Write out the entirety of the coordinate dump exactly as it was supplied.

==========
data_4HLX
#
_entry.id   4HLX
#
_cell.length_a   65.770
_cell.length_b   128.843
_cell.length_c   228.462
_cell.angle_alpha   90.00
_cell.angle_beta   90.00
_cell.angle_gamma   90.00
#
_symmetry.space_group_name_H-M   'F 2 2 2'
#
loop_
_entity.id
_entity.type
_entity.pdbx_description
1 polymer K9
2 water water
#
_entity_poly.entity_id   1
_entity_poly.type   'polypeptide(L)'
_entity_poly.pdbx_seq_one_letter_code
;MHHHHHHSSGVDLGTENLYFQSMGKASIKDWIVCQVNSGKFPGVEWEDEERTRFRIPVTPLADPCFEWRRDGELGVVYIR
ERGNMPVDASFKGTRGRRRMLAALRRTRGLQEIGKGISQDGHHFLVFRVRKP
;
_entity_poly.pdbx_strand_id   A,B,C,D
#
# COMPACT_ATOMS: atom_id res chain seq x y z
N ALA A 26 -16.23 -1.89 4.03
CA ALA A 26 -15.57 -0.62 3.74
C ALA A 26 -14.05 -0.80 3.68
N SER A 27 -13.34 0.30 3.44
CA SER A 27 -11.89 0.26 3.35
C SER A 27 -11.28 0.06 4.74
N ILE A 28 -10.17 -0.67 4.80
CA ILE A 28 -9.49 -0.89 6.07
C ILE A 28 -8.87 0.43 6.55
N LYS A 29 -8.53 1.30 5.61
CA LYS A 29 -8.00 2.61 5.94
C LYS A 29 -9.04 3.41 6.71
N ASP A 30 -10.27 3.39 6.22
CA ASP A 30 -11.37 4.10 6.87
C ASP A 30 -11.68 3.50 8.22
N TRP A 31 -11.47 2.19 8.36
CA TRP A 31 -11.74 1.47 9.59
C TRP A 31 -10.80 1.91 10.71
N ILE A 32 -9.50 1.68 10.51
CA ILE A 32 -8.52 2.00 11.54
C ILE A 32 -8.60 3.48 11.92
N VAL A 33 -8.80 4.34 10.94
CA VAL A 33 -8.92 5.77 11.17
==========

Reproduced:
data_4HLX
#
_entry.id   4HLX
#
_cell.length_a   65.770
_cell.length_b   128.843
_cell.length_c   228.462
_cell.angle_alpha   90.00
_cell.angle_beta   90.00
_cell.angle_gamma   90.00
#
_symmetry.space_group_name_H-M   'F 2 2 2'
#
loop_
_entity.id
_entity.type
_entity.pdbx_description
1 polymer K9
2 water water
#
_entity_poly.entity_id   1
_entity_poly.type   'polypeptide(L)'
_entity_poly.pdbx_seq_one_letter_code
;MHHHHHHSSGVDLGTENLYFQSMGKASIKDWIVCQVNSGKFPGVEWEDEERTRFRIPVTPLADPCFEWRRDGELGVVYIR
ERGNMPVDASFKGTRGRRRMLAALRRTRGLQEIGKGISQDGHHFLVFRVRKP
;
_entity_poly.pdbx_strand_id   A,B,C,D
#
# COMPACT_ATOMS: atom_id res chain seq x y z
N ALA A 26 -16.23 -1.89 4.03
CA ALA A 26 -15.57 -0.62 3.74
C ALA A 26 -14.05 -0.80 3.68
N SER A 27 -13.34 0.30 3.44
CA SER A 27 -11.89 0.26 3.35
C SER A 27 -11.28 0.06 4.74
N ILE A 28 -10.17 -0.67 4.80
CA ILE A 28 -9.49 -0.89 6.07
C ILE A 28 -8.87 0.43 6.55
N LYS A 29 -8.53 1.30 5.61
CA LYS A 29 -8.00 2.61 5.94
C LYS A 29 -9.04 3.41 6.71
N ASP A 30 -10.27 3.39 6.22
CA ASP A 30 -11.37 4.10 6.87
C ASP A 30 -11.68 3.50 8.22
N TRP A 31 -11.47 2.19 8.36
CA TRP A 31 -11.74 1.47 9.59
C TRP A 31 -10.80 1.91 10.71
N ILE A 32 -9.50 1.68 10.51
CA ILE A 32 -8.52 2.00 11.54
C ILE A 32 -8.60 3.48 11.92
N VAL A 33 -8.80 4.34 10.94
CA VAL A 33 -8.92 5.77 11.17